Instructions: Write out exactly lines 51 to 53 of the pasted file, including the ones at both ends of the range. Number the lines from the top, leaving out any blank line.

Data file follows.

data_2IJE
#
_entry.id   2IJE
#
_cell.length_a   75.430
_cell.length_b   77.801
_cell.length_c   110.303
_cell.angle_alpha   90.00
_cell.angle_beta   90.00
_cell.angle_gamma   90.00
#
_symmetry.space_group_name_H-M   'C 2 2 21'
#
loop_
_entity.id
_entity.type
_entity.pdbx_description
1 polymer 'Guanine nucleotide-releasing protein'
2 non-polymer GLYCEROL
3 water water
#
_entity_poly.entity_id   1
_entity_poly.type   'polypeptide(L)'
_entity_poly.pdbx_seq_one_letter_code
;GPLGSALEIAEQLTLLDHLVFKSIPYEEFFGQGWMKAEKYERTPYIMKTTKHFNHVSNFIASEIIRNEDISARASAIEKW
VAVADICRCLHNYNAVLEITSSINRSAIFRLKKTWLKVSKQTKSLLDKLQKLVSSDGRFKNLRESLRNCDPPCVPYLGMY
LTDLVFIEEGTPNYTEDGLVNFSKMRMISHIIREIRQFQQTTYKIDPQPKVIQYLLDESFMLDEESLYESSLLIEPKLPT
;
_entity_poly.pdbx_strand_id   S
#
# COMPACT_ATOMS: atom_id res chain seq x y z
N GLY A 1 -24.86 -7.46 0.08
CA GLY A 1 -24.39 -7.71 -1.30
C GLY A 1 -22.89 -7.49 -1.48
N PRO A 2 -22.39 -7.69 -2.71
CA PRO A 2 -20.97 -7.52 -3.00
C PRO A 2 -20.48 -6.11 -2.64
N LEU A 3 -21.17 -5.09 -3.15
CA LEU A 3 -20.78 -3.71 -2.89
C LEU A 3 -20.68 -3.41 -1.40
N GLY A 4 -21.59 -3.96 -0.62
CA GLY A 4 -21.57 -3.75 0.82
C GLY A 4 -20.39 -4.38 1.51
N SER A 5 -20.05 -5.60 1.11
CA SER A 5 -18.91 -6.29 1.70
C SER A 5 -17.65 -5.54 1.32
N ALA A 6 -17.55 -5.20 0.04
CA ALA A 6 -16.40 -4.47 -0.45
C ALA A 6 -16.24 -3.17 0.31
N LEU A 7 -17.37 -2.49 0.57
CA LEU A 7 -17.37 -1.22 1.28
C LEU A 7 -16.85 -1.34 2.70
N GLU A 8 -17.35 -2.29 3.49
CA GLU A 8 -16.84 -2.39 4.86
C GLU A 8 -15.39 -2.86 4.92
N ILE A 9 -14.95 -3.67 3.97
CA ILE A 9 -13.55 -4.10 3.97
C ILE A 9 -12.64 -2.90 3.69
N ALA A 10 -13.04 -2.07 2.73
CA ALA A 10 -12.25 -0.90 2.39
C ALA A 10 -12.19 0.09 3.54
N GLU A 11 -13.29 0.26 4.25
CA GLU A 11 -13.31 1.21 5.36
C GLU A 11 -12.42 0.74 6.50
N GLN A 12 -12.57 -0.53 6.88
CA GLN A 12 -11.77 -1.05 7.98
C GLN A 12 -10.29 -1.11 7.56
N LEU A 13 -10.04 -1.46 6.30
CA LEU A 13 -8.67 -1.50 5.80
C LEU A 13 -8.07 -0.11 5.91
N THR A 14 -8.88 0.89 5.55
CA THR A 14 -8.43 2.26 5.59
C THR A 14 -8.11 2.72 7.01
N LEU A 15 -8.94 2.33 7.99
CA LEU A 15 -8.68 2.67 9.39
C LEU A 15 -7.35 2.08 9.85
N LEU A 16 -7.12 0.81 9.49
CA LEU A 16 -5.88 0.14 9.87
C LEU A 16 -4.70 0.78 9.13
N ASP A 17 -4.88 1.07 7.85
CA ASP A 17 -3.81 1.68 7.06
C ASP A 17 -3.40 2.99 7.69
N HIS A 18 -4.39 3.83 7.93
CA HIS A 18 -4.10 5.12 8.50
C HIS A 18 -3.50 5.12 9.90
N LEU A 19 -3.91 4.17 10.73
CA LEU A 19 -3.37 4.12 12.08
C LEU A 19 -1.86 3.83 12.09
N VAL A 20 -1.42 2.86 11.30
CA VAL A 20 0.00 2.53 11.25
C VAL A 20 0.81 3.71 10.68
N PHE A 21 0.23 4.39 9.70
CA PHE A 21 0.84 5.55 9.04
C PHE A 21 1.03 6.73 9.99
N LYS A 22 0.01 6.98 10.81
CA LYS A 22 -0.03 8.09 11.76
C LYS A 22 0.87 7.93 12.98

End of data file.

CA LEU A 7 -17.37 -1.22 1.28
C LEU A 7 -16.85 -1.34 2.70
N GLU A 8 -17.35 -2.29 3.49